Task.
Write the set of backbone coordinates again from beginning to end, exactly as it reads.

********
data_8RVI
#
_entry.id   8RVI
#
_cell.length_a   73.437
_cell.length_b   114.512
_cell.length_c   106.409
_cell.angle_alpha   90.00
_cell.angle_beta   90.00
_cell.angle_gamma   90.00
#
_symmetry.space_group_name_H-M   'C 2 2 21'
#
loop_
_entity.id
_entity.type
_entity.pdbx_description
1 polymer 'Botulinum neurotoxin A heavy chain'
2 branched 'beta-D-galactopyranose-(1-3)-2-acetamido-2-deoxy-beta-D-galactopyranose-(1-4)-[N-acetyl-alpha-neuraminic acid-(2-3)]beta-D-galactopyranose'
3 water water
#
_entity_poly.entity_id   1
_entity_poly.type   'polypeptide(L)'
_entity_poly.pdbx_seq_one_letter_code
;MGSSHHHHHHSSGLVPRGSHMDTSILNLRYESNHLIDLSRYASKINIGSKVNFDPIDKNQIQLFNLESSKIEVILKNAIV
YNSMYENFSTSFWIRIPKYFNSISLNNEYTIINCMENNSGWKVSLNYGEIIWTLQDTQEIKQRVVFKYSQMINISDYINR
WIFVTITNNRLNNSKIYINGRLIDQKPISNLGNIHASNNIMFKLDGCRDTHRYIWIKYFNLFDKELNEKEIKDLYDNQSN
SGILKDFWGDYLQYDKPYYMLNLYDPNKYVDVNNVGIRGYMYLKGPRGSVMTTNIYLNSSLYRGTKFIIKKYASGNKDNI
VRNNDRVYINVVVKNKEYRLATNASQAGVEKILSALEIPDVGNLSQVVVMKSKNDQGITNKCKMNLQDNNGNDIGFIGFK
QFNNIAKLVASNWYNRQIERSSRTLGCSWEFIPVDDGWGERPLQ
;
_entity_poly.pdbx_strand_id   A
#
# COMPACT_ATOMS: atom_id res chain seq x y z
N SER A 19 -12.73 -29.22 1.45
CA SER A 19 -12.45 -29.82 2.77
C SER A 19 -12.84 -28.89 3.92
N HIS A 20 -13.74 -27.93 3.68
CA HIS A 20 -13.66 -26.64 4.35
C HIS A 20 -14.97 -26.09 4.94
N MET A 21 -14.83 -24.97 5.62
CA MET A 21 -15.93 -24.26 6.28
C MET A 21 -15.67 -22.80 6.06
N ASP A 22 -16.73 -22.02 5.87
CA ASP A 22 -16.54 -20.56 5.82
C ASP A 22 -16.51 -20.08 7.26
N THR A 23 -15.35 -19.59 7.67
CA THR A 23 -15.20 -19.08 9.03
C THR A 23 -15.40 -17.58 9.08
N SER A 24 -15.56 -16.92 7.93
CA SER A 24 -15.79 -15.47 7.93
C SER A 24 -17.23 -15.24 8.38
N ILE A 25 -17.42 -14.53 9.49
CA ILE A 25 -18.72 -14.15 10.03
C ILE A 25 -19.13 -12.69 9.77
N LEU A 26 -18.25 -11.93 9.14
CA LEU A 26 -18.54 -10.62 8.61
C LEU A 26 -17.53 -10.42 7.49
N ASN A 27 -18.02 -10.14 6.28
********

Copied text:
data_8RVI
#
_entry.id   8RVI
#
_cell.length_a   73.437
_cell.length_b   114.512
_cell.length_c   106.409
_cell.angle_alpha   90.00
_cell.angle_beta   90.00
_cell.angle_gamma   90.00
#
_symmetry.space_group_name_H-M   'C 2 2 21'
#
loop_
_entity.id
_entity.type
_entity.pdbx_description
1 polymer 'Botulinum neurotoxin A heavy chain'
2 branched 'beta-D-galactopyranose-(1-3)-2-acetamido-2-deoxy-beta-D-galactopyranose-(1-4)-[N-acetyl-alpha-neuraminic acid-(2-3)]beta-D-galactopyranose'
3 water water
#
_entity_poly.entity_id   1
_entity_poly.type   'polypeptide(L)'
_entity_poly.pdbx_seq_one_letter_code
;MGSSHHHHHHSSGLVPRGSHMDTSILNLRYESNHLIDLSRYASKINIGSKVNFDPIDKNQIQLFNLESSKIEVILKNAIV
YNSMYENFSTSFWIRIPKYFNSISLNNEYTIINCMENNSGWKVSLNYGEIIWTLQDTQEIKQRVVFKYSQMINISDYINR
WIFVTITNNRLNNSKIYINGRLIDQKPISNLGNIHASNNIMFKLDGCRDTHRYIWIKYFNLFDKELNEKEIKDLYDNQSN
SGILKDFWGDYLQYDKPYYMLNLYDPNKYVDVNNVGIRGYMYLKGPRGSVMTTNIYLNSSLYRGTKFIIKKYASGNKDNI
VRNNDRVYINVVVKNKEYRLATNASQAGVEKILSALEIPDVGNLSQVVVMKSKNDQGITNKCKMNLQDNNGNDIGFIGFK
QFNNIAKLVASNWYNRQIERSSRTLGCSWEFIPVDDGWGERPLQ
;
_entity_poly.pdbx_strand_id   A
#
# COMPACT_ATOMS: atom_id res chain seq x y z
N SER A 19 -12.73 -29.22 1.45
CA SER A 19 -12.45 -29.82 2.77
C SER A 19 -12.84 -28.89 3.92
N HIS A 20 -13.74 -27.93 3.68
CA HIS A 20 -13.66 -26.64 4.35
C HIS A 20 -14.97 -26.09 4.94
N MET A 21 -14.83 -24.97 5.62
CA MET A 21 -15.93 -24.26 6.28
C MET A 21 -15.67 -22.80 6.06
N ASP A 22 -16.73 -22.02 5.87
CA ASP A 22 -16.54 -20.56 5.82
C ASP A 22 -16.51 -20.08 7.26
N THR A 23 -15.35 -19.59 7.67
CA THR A 23 -15.20 -19.08 9.03
C THR A 23 -15.40 -17.58 9.08
N SER A 24 -15.56 -16.92 7.93
CA SER A 24 -15.79 -15.47 7.93
C SER A 24 -17.23 -15.24 8.38
N ILE A 25 -17.42 -14.53 9.49
CA ILE A 25 -18.72 -14.15 10.03
C ILE A 25 -19.13 -12.69 9.77
N LEU A 26 -18.25 -11.93 9.14
CA LEU A 26 -18.54 -10.62 8.61
C LEU A 26 -17.53 -10.42 7.49
N ASN A 27 -18.02 -10.14 6.28